I’m sitting in the loft of the pre-school center watching the atelier (artist in residence) work with 3 rowdy 3-year-olds who are exploring digital tools.  The landscape is set up for them with a large digital projector on the floor, a doodle pad, a web cam, a platform by the screen and a plethora of large and small recycled materials.  These materials include tubes, cones, crates, cylinders, boxes, egg crates, opaque and transparent materials of different colors and so much more.  Near the webcam there is a small piece of artificial turf, pine cones, rocks, shells and many other natural materials.

As the children enter they engage in exploring their shadows with the projection and then the materials (using them to create music by bopping two tubes together).  They do this for a while.  Some begin building. One begins exploring the doodle pad and how his work on the pad is then projected onto the screen and the built materials in front of the screen.  This digital landscape is changing.  The teacher is questioning, listening and responding (not directing).  His goal, as he later tells us, is to see how the students would react to the digital tools.

After watching for 20 minutes, I leave to explore other areas of the pre-school center.  As I leave, the 3 children are still very fully engaged in the exploration of both the digital tools and the materials available to them.

I return an hour later.  1 of the children still remains.  He is the one who was initially working on the doodle pad.  He is still working with the doodle pad.  The landscape of materials in front of the projector has changed entirely since I left.  The colors on the screen are numerous, showing revision, layering and purpose.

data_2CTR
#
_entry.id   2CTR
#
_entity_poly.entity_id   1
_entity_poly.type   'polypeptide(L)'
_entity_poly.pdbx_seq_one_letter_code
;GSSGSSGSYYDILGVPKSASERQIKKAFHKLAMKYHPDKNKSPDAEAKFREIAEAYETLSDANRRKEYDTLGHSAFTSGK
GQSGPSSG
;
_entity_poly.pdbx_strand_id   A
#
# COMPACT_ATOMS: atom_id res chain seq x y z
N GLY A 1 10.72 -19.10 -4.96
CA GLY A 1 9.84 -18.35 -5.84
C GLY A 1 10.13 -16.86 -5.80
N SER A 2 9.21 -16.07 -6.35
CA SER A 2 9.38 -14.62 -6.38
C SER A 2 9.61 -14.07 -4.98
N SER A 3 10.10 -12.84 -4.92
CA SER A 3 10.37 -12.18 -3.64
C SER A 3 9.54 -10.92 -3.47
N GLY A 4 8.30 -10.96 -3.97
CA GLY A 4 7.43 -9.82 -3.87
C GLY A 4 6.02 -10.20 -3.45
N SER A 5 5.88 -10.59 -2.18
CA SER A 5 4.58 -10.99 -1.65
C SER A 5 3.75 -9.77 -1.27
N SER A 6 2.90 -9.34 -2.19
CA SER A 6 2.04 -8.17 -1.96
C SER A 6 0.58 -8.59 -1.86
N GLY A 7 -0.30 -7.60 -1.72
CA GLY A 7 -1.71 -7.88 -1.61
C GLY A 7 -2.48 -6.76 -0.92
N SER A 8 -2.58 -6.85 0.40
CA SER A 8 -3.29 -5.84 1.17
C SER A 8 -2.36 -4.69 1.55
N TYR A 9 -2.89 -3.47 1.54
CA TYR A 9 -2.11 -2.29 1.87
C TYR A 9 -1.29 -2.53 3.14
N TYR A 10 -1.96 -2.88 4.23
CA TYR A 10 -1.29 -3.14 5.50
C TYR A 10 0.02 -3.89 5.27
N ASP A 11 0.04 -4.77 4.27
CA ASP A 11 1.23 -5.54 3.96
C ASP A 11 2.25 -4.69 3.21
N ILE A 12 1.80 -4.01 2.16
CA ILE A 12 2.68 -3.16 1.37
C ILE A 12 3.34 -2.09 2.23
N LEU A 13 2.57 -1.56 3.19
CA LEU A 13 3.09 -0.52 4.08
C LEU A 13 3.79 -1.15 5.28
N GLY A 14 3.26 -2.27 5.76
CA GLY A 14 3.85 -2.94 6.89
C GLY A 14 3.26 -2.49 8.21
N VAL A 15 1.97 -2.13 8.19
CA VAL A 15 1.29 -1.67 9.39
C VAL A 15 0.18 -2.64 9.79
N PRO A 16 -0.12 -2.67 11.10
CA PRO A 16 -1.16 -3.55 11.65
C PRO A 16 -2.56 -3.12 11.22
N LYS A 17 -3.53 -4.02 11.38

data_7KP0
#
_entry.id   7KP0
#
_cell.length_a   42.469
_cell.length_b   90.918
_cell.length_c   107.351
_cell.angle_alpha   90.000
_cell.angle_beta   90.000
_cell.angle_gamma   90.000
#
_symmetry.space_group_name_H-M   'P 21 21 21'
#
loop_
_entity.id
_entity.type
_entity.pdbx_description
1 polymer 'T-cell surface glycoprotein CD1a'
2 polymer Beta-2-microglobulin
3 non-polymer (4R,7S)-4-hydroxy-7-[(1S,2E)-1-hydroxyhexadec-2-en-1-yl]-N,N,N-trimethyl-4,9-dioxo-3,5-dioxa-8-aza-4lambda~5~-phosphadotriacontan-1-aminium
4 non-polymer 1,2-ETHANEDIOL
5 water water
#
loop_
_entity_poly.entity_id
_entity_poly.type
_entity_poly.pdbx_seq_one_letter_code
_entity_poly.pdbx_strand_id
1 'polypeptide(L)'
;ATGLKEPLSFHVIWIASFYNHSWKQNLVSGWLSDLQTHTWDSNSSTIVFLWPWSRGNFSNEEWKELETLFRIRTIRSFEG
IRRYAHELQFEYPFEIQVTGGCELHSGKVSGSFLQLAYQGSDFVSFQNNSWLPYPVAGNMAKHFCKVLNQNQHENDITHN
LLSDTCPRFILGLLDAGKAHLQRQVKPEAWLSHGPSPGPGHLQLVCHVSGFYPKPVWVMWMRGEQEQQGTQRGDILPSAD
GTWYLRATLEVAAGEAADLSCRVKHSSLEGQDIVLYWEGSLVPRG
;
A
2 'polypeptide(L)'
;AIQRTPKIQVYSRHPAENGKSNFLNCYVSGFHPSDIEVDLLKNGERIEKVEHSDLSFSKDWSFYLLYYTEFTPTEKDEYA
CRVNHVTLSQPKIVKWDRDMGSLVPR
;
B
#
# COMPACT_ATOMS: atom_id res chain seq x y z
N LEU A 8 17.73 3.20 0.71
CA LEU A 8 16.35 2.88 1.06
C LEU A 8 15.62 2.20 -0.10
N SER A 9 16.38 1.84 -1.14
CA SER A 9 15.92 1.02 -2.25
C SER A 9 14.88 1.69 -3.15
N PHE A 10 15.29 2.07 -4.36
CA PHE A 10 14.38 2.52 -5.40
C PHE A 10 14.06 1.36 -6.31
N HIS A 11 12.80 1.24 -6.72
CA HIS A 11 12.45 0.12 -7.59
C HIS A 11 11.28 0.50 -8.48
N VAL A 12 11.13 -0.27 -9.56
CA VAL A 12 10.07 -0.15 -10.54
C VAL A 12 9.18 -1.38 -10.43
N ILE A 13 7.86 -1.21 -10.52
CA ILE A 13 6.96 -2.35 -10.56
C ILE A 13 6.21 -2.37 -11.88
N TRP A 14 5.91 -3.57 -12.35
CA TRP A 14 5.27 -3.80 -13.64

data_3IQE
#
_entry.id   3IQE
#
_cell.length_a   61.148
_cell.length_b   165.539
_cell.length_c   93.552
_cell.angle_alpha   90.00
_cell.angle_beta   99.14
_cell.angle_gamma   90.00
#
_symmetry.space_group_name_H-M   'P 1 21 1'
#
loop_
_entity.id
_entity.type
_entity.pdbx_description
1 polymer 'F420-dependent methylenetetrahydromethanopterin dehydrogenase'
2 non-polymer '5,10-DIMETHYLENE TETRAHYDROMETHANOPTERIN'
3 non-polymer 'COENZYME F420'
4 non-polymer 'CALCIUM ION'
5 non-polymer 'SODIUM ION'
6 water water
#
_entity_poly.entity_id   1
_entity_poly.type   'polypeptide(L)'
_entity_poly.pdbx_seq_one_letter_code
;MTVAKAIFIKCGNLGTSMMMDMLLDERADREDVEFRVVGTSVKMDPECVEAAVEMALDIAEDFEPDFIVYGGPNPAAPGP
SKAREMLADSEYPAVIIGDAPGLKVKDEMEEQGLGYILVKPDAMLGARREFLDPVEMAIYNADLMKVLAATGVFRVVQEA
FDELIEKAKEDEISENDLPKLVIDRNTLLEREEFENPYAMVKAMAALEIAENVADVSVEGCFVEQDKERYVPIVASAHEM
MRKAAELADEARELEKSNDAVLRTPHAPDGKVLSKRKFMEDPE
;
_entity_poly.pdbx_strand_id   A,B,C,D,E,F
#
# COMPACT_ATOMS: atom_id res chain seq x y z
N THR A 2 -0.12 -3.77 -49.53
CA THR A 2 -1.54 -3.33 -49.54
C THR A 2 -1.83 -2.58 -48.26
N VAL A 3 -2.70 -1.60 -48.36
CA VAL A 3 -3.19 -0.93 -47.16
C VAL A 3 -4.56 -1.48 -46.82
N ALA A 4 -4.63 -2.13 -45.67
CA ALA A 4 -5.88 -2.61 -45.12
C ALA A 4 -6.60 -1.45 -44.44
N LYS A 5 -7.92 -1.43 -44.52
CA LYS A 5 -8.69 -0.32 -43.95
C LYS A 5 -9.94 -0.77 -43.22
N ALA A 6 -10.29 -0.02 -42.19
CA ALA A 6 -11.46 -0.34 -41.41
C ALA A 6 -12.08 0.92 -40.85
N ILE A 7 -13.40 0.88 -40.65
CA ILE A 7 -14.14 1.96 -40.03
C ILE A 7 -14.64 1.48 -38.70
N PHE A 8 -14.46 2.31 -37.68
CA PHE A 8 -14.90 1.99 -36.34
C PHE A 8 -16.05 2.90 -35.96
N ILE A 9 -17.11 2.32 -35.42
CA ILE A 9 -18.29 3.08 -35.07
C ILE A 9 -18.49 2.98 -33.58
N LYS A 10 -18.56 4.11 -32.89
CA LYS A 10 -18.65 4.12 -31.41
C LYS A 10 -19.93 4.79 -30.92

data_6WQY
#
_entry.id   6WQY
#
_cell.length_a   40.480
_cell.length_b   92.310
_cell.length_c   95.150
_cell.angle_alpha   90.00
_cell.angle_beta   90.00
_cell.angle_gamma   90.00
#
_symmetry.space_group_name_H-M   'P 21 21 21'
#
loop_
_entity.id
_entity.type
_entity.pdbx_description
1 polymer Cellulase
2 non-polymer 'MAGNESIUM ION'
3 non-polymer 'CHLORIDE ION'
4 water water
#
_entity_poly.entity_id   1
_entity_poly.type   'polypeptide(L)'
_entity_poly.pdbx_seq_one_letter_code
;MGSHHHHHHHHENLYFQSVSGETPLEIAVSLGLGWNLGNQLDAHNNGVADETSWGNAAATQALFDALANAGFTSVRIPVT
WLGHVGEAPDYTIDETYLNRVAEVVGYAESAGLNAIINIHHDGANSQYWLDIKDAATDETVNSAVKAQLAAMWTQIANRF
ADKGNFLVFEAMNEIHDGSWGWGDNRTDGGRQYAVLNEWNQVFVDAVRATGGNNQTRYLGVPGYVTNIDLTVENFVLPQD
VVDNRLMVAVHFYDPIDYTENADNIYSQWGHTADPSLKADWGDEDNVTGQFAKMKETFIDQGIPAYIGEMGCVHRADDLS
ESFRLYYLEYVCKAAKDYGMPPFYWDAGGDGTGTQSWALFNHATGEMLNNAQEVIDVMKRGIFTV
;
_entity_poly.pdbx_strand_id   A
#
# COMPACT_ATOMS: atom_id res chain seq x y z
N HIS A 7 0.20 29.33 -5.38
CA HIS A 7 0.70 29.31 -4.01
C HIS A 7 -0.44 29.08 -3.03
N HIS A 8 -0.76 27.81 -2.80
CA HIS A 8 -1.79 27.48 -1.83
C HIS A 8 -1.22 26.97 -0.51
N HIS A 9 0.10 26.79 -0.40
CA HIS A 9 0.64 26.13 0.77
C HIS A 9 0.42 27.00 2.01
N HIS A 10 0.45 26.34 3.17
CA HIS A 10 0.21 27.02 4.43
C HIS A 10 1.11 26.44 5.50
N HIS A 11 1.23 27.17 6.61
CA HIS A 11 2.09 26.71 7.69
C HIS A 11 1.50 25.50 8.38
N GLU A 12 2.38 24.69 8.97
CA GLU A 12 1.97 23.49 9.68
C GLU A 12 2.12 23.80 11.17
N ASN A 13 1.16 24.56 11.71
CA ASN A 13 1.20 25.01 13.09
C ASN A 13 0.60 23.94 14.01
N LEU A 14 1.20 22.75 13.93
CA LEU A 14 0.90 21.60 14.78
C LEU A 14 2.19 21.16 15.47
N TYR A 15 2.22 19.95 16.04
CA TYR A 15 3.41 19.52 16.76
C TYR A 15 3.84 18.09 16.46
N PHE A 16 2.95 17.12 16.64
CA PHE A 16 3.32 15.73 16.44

As our group reassembles, the atelier escorts the student back to his classroom – but only because we are reassembling in the space.   This 3 year old worked on this exploration for 1 hour 20 minutes!!  He was self-directed, problem-solved, worked both collaboratively and alone and showed stamina for a new task that we don’t see in our classrooms very often.


Two weeks removed from my Reggio Emilia Experience and the idea/image that resonates with me the most is the stamina of the children to stay with a task.  Stamina in this sense is staying on task while problem solving and showing self-direction.  I’ve seen this type of stick-to-it-ness with my own children when they are doing something outside of school that is of their own creation and idea (such as lego building, creating a classroom, etc.), but I’ve not seen this type of stamina within the school setting – we simply don’t offer an opportunity for it.

Thinking back to the digital landscape exploration at the pre-school it seems to me that both TIME and OPPORTUNITY and VISION are key to this type of self-motivated learning.  Because in Reggio there is a true fundamental belief in the potential of children to do great work, think big things and come up with great understandings, there is also a belief in giving them the time to do so.  Along with materials, this sense of time to work on projects in depth during the day and over days is something that we truly don’t offer our students any more.

Currently, we work towards reading stamina and writing stamina.  We practice for test taking stamina (those long reading passages one after another).  We work through the writing process because we work towards publishing (not just because we use the process to better our writing).  If we are honest with ourselves, our projects are week-long or multi-week at best.  They are teacher driven and achieved with student responses based on rubrics and teacher expectations.

If anything, with our current National Standards, we are moving further away from TIME and OPPORTUNITY and VISION and moving closer to a narrow view of student success based only on reading, writing and math scores, paired with alternative assessments in untested areas.

What if we relaxed the content expectations and gave students the time to explore topics broadly and deeply and with multiple avenues such as music and art and film?  What if we dared to believe in our students just a little bit more – gave them a chance to show us what really is important to them (instead of telling them what’s important to us?).  I bet, if we did, we wouldn’t have to work towards reading stamina or writing stamina or building our test-taking muscles.  I bet, that if we relaxed a bit and offered TIME and OPPORTUNITY to create a VISION, we’d see some extraordinary minds at work.